Turning is the craft of using a lathe – the mother of all machine tools.
From the earliest days the work-piece, usually wood, was held between two centres, one of which was driven to revolve the work-piece. The rotational power came from a long whippy branch driven down by the operator’s foot – the pole lathe, as in the illustration, or from a bow pushed and pulled by the operator’s arm; the bow lathe. Both types are still in use throughout the world today and there is a growing interest, in the UK, in pole lathe turning as a country craft.
Over the years, these machines were improved and augmented by the use of metal and the cranked foot pedal, allowing continuous one way operation and, finally, by the introduction of the electric motor.
As the work-piece revolves, cutting tools, such as chisels and gouges, are pressed against it to produce a rounded shape, the dimensions of which are varied to produce the finished article.
With the coming of the Industrial Revolution, and the machine age, lathes became bigger and more complex and the harder metal work-pieces required the use of fixed cutting tools. These are advanced towards the work-piece by screw threads often, themselves, power-driven. Today, the screw-cutting lathe is an essential item in every machine shop.
Today the ultimate lathe is computer controlled with the ability to self load work-pieces, to turn the piece to complex shapes determined on the computer using a variety of cutters, before ejecting the finished component, all without direct handling.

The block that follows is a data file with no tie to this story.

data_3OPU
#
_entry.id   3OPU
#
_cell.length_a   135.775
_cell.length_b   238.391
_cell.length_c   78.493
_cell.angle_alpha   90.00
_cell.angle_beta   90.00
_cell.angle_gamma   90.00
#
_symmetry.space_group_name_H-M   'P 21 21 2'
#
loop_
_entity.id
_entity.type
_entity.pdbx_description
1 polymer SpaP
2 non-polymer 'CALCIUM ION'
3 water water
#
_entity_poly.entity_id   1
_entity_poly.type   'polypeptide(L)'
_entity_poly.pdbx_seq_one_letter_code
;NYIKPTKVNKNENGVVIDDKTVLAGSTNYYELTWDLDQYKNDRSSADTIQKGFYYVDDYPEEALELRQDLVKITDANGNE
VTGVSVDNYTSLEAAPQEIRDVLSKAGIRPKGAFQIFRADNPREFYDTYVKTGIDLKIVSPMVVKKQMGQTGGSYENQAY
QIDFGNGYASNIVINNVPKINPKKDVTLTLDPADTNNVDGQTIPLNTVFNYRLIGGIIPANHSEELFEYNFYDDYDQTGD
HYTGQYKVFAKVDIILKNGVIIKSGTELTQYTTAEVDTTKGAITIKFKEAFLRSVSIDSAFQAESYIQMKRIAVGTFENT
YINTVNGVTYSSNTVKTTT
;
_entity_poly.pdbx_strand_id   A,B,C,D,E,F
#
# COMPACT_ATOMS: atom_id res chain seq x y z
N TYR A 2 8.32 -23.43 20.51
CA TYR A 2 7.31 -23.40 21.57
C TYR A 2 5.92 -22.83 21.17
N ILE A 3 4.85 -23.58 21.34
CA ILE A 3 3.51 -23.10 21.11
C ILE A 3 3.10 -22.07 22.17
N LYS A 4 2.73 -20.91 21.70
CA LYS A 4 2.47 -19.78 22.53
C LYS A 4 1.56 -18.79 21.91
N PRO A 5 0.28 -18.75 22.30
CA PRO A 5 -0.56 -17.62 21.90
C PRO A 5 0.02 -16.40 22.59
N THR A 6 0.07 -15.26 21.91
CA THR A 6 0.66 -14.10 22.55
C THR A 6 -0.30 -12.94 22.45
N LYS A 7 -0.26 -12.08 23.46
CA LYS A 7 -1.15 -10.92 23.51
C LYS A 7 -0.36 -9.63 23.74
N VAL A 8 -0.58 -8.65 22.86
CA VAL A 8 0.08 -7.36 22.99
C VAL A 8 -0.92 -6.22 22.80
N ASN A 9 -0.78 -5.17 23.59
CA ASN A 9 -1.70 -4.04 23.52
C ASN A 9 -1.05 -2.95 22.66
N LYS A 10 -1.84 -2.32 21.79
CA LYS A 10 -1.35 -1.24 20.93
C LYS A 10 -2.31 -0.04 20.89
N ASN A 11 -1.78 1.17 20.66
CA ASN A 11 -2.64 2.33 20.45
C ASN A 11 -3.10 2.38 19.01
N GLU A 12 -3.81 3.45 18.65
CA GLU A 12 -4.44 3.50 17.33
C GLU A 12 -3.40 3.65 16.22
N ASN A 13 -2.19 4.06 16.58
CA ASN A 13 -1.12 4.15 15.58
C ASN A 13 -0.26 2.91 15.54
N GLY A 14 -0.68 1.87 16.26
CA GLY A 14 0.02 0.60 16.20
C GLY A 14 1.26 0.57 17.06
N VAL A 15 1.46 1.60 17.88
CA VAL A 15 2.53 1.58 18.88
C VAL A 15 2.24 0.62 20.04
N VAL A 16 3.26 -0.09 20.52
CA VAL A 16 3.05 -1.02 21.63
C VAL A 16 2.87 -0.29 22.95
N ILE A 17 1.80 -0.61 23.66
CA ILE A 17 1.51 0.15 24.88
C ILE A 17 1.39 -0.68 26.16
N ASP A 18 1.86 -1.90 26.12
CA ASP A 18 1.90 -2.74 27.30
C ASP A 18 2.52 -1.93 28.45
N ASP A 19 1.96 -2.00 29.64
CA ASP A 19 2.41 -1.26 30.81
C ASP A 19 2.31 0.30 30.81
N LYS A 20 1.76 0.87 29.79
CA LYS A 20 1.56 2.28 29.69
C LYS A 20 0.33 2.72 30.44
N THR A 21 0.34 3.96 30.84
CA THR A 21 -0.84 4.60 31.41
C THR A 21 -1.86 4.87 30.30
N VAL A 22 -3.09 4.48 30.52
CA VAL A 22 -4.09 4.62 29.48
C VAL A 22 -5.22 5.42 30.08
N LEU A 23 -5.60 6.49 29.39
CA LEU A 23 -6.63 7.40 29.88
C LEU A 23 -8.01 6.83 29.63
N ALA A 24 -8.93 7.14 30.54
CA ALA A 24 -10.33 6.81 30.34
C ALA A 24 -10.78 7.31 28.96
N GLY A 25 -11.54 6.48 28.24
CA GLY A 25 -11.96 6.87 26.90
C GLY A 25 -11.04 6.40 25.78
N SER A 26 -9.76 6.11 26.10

From early in the 17th century the concept of ornamental, as opposed to plain, turning developed. Here the work-piece is static, rotated slowly or in measured increments, either concentrically or eccentrically, whilst being shaped by a fast rotating cutting tool. The result is an ornamental finished shape unobtainable by simple rotation. In its simplicity, plain turning turns a square, or irregular, shape into something round. Ornamental turning turns something round into something square (or many other complex shapes).
Ornamental lathes were much developed in the late 18th century by the Holtzapffel family, who provided the Company with many generations of eminent members and their five volumes on all aspects of turning are often referred to by devotees of the craft as “The Bible”. In the late 19th century, ornamental turning was much taken up by the nobility and the gentry as a hobby.
Examples of the different, and historic, lathes can be seen in the Science Museum in London. A great many turned articles are illustrated in the definitive book on things made of wood entitled Treen by the late Edward Pinto, a member of the Company for many years.
Today, as always, the Company supports and encourages all aspects of turning.